About this Research Topic
Agroforestry is a land use system that combines trees (for timber or fruit) and/or shrubs with crops and/or animal husbandry, based on agroecology principles.
Agroforestry systems have a long tradition in Mediterranean-type ecosystems where they are diverse and comprise five main practices: silvoarable systems, silvopastoral systems, forest farming, riparian buffer strips and windbreaks/hedgerows. Intensification, mechanization and depopulation of marginal areas have rendered traditional Mediterranean agroforestry practices to be considered obsolete by decision-makers, and in many situations these systems are abandoned or converted to intensive agriculture, pastures or forests. On the other hand, present agricultural, animal husbandry and forestry systems, mostly monocultures, are highly specialized productions, subjected to economic pressures and responsible for many local and regional environmental impacts. Recent findings highlight the regulating and supporting services provided by agroforestry that may be especially important facing highly erratic economic scenarios and dynamic environmental conditions predicted for the near future in Mediterranean-type areas. In fact, planted trees among “crops” (silvoarable or alley cropping) contribute to carbon sequestration, functional biodiversity, reduce soil erosion, control microclimates (radiation, temperature, humidity, wind), increase soil fertility, retain agrochemicals and are able to recycle water and nutrients from deeper layers. The development of novel tree “crop” combinations in Mediterranean-type ecosystems and the sustainable management of existing ones is only possible if we are able to understand and predict the functioning of agroforestry, link practices with ecosystem services and prove that these systems are a viable option for rural areas, namely facing uncertain and evolving forecasted environmental conditions. Considering their future ecological and economic relevance, the investments and conservation of agroforestry practices requires the understanding of their capacity to withstand and recover from disturbances imposed by natural and anthropogenic factors (e.g. climate change).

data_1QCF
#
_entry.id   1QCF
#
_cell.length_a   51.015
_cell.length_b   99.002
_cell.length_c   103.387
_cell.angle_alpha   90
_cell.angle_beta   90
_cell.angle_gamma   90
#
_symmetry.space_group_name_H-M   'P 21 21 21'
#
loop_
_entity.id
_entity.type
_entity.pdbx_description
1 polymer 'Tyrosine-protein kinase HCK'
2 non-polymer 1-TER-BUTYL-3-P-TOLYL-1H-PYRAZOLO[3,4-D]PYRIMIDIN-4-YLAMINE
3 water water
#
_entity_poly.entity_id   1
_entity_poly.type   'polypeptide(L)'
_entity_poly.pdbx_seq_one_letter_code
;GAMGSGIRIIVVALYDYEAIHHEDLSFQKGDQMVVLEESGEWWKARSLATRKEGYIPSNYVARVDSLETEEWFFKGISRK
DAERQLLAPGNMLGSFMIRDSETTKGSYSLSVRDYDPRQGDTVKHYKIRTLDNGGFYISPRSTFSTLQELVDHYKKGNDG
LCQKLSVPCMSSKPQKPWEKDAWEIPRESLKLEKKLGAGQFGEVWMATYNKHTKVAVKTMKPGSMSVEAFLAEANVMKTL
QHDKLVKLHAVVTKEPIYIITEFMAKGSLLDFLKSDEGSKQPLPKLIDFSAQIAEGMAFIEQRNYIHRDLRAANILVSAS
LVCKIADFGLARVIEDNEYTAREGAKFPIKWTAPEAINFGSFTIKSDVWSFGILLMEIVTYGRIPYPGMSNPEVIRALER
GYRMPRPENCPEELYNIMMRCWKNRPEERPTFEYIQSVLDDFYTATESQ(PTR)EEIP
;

Ecological modeling provides useful tools to study these complex systems by predicting the outcome of alternative scenarios and may help guide the management options from projected future outcomes. Models linked and parametrized with real data studies could support resilient farms while mitigating climate change and even increase productivity following the climate smart agriculture principles provided by the Food and Agriculture Organization. Static, dynamic, spatial and spatio-temporal models can be used to support the understanding of complex ecological processes. When properly developed, tested and applied with insight and with respect for their underlying assumptions, models could simulate conditions that are difficult or impossible to produce otherwise. Also, trade-offs between provisioning (i.e. productions), regulating (e.g. nutrient retention, mitigating greenhouse gas emission) and supporting (e.g. soil structure, water regulation and functional biodiversity support) services are especially important for estimating the interest of practitioners, possibilities and sustainability of investing in agroforestry.
The scope of this Research Topic is modeling agroforestry systems in Mediterranean areas with a special emphasis on their associated services, and their viability and long-term sustainability facing new environmental conditions predicted for the future. This collection welcomes original contributions that offer new and fundamental insights into the origins, development, and function of tree “crop” combinations, from the molecular to the whole organisms/species interactions within the biotic and abiotic environment, including quantitative omics studies (transcriptomics, proteomics, metabolomics).
Keywords: Agroforestry, Mediterranean biome, Climate Change, Ecological Modeling, Biodiversity
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